Remember, by 1959, Khrushchev had revealed the crimes of Stalin at the Congress of the Communist Party. The invasion of Hungary in 1956 had taken place, along with the crushing of the East German worker strikes, all of that was in the air. People saw how repressive communism was.

Then along comes this revolution in a tropical country with some charismatic leaders promising utopia and heaven for Cubans. They began to build that up from the very onset. Castro was surrounded by international advisors to help design that totalitarian state.

It’s very clear in Che Guevara’s writings, the purpose was to create a platform through which to create a socialist revolution in the U.S. and in Latin America, through a combination of planning and preparation by the Cuban Communist Party and the U.S. Communist Party and other Left wing forces. An opportunity emerged, and Cuba became a force for socialism in Latin America.

That’s why to this day there is still an attempt to protect that regime from any bad publicity it generates itself. Marcuse clearly states in his essay on liberation that the Cuban Revolution was essential for socialism in the U.S. When you see the role of that regime since it took power, it has been a place to train U.S. Left-wing activists, to indoctrinate, to create underground cells and espionage networks in the U.S. Throughout the region it facilitates any kind of activity aimed at opposing America’s plans and subverting democracies throughout the region, not dictatorships, but democracies.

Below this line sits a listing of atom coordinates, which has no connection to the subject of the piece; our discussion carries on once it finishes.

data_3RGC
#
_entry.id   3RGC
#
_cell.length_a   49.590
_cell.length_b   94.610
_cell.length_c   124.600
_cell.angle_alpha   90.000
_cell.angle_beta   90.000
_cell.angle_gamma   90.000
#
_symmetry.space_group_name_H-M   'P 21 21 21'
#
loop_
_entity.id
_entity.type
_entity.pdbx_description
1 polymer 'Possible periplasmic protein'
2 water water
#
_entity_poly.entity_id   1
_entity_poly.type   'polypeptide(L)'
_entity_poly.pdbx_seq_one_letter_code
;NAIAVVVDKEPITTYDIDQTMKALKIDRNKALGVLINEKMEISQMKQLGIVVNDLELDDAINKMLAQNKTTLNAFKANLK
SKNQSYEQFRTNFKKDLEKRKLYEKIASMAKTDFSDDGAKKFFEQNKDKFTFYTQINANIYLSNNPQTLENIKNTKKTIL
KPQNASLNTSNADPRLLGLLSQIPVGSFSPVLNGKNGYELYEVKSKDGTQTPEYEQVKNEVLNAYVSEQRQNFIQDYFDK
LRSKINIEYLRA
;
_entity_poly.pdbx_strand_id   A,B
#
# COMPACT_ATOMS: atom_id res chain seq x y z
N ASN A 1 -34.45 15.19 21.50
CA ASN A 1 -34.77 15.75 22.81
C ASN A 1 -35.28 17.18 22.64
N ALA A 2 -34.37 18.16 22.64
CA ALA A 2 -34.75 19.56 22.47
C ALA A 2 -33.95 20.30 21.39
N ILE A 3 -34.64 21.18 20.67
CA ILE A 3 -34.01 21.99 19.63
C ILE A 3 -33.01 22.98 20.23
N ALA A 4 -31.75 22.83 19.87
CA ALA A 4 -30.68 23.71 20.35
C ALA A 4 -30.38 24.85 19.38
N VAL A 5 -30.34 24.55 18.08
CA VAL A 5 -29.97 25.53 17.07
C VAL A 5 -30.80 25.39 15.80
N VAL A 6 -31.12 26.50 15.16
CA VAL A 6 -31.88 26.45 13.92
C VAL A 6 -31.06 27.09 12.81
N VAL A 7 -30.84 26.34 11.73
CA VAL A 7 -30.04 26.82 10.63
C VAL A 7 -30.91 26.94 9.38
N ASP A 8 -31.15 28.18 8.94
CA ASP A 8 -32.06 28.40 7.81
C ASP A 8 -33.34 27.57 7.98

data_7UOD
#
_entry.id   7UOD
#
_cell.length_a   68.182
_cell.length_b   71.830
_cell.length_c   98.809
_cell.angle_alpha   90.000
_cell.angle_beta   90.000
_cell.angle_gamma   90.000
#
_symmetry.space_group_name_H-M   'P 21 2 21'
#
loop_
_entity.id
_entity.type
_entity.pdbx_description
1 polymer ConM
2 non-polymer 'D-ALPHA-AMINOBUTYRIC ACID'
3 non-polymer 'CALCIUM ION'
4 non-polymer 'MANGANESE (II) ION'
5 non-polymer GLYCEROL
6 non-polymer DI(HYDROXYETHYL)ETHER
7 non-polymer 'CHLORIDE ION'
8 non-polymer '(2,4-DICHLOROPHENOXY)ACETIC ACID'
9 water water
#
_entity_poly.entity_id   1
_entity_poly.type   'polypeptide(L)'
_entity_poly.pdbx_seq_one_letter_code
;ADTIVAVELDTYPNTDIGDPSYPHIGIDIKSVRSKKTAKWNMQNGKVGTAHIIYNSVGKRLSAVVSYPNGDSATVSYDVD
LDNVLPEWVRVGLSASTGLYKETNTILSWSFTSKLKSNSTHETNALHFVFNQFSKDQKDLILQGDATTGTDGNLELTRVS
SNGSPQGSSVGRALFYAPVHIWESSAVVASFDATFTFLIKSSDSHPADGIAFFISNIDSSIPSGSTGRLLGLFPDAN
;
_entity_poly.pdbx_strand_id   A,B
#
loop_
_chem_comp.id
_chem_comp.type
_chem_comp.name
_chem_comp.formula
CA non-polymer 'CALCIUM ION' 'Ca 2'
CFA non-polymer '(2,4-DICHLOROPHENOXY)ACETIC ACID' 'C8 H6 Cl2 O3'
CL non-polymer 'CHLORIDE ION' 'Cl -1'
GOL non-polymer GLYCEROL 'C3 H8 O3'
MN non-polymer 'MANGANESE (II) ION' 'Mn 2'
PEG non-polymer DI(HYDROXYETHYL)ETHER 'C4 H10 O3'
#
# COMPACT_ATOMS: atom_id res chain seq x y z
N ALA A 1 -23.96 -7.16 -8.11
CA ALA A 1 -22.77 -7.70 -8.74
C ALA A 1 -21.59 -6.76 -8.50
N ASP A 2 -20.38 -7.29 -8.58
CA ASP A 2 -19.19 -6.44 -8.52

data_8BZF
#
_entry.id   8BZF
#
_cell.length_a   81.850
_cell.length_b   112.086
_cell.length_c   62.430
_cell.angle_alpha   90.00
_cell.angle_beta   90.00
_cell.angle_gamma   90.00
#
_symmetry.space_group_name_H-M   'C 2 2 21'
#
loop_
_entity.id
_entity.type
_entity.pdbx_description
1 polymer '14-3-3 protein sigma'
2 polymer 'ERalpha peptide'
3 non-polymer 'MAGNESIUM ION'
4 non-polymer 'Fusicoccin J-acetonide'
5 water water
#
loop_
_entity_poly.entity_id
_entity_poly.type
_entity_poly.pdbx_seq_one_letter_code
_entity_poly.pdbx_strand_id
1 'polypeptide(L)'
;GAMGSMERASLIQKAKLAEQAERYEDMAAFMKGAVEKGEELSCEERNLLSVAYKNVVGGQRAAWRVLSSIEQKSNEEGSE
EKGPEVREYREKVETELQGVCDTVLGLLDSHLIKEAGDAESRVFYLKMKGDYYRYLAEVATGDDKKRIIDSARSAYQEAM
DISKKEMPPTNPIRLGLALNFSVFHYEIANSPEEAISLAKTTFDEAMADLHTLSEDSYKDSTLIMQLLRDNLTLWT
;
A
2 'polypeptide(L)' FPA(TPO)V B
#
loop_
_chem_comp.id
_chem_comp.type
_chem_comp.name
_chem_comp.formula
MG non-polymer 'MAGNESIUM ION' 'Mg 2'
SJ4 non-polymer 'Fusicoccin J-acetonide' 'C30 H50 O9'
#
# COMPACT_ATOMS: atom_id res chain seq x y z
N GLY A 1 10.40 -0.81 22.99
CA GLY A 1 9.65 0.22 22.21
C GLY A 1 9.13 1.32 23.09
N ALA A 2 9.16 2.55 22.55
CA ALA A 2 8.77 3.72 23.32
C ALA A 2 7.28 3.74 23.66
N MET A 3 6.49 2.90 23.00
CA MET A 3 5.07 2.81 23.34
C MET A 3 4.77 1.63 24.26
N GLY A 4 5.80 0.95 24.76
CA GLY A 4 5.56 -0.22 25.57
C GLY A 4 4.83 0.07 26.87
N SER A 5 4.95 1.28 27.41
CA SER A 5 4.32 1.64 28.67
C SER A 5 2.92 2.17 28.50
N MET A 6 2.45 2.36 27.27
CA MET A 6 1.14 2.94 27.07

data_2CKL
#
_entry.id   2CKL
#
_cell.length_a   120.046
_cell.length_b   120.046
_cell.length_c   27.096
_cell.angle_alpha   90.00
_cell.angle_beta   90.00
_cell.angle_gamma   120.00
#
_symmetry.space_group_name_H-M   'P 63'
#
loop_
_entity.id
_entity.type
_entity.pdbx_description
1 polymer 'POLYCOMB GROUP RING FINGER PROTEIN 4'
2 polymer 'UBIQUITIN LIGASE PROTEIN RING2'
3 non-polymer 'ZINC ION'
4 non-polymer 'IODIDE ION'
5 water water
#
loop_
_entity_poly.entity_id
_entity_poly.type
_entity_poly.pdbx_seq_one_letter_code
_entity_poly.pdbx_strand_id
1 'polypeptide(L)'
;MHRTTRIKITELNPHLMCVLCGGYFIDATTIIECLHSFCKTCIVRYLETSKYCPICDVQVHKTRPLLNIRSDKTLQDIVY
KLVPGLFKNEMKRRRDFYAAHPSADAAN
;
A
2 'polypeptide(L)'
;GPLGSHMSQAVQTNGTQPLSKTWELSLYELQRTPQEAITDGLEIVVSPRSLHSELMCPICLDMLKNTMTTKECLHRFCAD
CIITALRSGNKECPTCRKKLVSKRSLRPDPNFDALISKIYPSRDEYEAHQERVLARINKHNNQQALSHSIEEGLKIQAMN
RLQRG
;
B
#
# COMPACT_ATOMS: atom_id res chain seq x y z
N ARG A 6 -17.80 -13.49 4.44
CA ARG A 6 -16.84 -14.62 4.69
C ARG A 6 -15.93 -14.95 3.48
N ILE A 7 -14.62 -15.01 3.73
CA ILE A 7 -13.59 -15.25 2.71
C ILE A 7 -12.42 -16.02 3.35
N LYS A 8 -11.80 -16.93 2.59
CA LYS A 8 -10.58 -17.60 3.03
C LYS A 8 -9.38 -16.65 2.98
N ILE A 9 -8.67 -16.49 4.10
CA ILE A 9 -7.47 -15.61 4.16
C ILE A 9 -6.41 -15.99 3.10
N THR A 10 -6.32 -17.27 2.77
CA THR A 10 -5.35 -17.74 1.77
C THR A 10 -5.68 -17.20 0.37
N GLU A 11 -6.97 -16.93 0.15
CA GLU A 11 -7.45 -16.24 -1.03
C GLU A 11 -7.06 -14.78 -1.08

From the very onset the Castro regime wanted to take over Venezuela, to the point that they even sent armed invasions throughout the 1960s. The same thing was repeated in key countries which they thought were essential to creating the united socialist republics of Latin America, and of course, to also cause social tension, class struggle and radical transformation of the United States. That has always been the plan. It’s always been part of what the regime, and they don’t hide it that much, of what the regime states it wants to pursue.

What got me started on my book was I found a long dialogue between Che Guevara and Left-wing journalists that took place in New York City in 1964 at the Cuban Mission. It was extremely revealing as to what Guevara was seeking, and also what these so-called journalists were seeking.

Mr. Jekielek:

What was revealed?

Mr. Gutierrez-Boronat:

It revealed to me the madness of Che Guevara, a man bent on his own vision of what the revolution should be and how to bring about socialist transformation, and also recognizing the great disasters they were causing. But at the same time, these journalists who are all born in the U.S. and citizens of a free republic, are urging him on. They’re creating the myth and putting that into Guevara’s mindset as they interview him.